For close to a century now, diseases of the heart or blood vessels have been the top killers of men and women in the United States. In 2007 alone, more than 615,000 people died from heart disease (the single-leading cause of death overall), and more than 135,000 from stroke (the third-leading cause). That’s compared with 560,000 deaths from all forms of cancer.
Heart disease and stroke are forms of cardiovascular disease, or CVD. By the late 1940s, so many Americans were dying from CVD that scientists called it an epidemic. Scientists uncovered the causes of CVD and learned how to stem the epidemic through a famous piece of scientific detective work called the Framingham Heart Study. The story begins in 1948. Death rates for CVD had been increasing steadily since the beginning of the century, but little was known about the root causes. A group of researchers in the town of Framingham, Massachusetts, embarked on an ambitious project to determine the causes of CVD and stop the epidemic.
The researchers recruited 5,209 men and women from Framingham, gave them extensive physical examinations, and interviewed them about their lifestyles. Since 1948, the subjects of the Framingham Heart Study have returned every two years for further exams and lab tests. In 1971, the study enrolled a second generation—about 5,000 of the original participants’ adult children and their spouses. Then, in 2002, the grandchildren of the original participants were added.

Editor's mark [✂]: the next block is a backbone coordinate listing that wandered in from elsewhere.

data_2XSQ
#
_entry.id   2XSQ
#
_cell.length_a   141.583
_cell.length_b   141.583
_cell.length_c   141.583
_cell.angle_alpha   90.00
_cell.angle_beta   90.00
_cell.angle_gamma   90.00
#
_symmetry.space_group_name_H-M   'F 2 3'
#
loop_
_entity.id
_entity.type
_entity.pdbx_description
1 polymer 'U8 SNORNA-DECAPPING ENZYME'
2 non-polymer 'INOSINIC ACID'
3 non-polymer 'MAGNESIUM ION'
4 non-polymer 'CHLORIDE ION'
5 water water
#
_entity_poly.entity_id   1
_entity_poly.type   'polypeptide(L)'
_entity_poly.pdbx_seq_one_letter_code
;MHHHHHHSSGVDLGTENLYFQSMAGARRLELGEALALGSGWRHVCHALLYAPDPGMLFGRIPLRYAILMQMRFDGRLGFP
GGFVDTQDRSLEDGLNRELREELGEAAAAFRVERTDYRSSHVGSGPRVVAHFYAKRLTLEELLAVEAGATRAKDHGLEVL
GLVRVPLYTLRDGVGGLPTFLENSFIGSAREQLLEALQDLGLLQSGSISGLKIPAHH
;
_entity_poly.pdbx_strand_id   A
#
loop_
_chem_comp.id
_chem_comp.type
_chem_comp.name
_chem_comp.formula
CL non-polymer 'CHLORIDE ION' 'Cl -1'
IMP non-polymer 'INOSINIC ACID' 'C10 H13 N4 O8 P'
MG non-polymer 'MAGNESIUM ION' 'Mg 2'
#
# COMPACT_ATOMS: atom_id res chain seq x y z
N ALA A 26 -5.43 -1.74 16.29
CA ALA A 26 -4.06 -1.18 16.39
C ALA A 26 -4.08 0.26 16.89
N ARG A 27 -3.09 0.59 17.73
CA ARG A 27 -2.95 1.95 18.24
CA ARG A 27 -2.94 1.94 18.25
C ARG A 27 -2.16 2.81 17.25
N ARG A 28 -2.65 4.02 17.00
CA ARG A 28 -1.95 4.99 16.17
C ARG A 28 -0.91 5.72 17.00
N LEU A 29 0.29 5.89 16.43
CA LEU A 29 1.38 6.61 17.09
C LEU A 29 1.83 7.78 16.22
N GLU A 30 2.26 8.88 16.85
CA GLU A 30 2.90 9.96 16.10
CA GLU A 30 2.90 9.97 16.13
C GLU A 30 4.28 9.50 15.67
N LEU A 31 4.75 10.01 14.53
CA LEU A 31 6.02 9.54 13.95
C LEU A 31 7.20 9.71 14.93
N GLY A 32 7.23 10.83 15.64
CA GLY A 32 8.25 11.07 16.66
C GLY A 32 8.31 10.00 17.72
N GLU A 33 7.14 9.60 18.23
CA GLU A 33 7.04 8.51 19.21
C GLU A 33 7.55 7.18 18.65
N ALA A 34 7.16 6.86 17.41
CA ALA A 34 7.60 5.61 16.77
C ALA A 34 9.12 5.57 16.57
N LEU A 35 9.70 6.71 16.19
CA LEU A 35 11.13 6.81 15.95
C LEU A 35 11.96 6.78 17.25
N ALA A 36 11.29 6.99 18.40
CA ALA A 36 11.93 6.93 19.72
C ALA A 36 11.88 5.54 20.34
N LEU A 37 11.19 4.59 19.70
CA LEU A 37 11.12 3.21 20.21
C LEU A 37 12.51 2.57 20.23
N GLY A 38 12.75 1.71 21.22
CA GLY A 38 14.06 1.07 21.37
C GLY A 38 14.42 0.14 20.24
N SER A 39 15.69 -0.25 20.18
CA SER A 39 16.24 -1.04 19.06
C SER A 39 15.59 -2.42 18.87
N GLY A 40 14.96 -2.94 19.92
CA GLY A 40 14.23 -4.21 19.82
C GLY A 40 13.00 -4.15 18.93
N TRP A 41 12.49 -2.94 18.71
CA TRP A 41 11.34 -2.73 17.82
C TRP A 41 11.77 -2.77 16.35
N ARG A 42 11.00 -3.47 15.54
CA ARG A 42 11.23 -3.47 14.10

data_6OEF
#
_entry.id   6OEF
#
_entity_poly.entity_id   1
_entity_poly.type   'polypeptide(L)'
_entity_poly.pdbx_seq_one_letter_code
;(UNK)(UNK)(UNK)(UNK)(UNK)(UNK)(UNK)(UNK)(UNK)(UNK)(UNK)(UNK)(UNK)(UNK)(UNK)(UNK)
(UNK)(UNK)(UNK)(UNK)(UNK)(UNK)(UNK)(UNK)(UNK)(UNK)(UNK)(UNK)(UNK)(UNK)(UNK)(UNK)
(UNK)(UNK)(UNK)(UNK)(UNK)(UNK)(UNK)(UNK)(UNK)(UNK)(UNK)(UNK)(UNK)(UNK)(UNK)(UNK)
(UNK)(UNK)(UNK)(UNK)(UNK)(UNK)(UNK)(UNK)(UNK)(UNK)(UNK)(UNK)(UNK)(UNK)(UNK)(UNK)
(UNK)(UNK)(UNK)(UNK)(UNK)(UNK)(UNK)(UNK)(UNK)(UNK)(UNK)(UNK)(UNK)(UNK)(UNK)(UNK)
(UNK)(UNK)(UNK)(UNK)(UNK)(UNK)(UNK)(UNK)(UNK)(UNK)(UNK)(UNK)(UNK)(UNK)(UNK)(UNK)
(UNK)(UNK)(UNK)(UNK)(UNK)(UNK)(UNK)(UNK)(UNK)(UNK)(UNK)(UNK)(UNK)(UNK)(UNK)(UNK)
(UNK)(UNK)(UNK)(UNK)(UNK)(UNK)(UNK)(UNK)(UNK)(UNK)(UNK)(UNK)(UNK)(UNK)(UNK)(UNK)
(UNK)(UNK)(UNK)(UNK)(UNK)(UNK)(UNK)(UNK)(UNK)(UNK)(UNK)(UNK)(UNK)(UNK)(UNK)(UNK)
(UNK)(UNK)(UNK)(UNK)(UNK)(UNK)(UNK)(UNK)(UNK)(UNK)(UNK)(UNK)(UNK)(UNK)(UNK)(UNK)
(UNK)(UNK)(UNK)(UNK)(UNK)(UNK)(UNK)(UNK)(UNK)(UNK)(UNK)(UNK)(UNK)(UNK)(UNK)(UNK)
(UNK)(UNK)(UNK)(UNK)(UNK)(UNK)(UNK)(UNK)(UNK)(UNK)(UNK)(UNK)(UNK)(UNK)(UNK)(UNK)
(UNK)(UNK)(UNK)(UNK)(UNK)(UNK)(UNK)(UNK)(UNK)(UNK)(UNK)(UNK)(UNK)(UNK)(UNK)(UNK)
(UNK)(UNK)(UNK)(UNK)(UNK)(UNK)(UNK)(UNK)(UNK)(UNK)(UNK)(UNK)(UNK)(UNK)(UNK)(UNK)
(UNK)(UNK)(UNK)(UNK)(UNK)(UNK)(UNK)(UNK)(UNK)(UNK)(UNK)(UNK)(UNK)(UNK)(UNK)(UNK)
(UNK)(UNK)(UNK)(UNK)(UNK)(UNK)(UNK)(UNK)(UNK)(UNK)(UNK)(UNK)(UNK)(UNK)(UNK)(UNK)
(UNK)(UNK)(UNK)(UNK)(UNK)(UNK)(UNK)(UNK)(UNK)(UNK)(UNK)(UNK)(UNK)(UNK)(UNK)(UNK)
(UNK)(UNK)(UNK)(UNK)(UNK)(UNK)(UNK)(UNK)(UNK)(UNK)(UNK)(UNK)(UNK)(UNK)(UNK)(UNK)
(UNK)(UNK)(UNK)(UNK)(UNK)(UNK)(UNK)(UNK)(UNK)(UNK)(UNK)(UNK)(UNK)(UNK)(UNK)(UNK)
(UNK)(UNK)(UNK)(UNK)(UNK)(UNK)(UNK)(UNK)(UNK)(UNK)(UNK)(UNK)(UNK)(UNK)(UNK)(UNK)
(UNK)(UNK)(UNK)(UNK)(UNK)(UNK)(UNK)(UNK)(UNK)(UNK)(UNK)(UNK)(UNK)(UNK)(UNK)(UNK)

Doing this type of “longitudinal” study—a scientific study that follows the same subjects for a long time—allowed the researchers to find common patterns related to CVD that emerged over time. Their work paid off. In 1960, the researchers found that cigarette smoking increased the risk of heart disease, and in the seven years that followed, high blood pressure, high cholesterol, and physical inactivity were likewise linked. Over time, the researchers identified all the major CVD risk factors, which include the four just listed, as well as two more: obesity and diabetes. Much of what we now know about heart disease comes from this study.
Today, this knowledge is being used to design everything from healthier school lunches to healthier communities. While expanding suburbs led to less physical activity and greater obesity among populations—nearly every errand required a car—some communities have begun to fight back. And where sprawl has been curbed, the rates of obesity and chronic illness have started to fall. To support healthier communities, public health officials recommend a blend of stores and services within residential areas, and routes through neighborhoods that promote walking, biking, and heart-healthy lifestyles.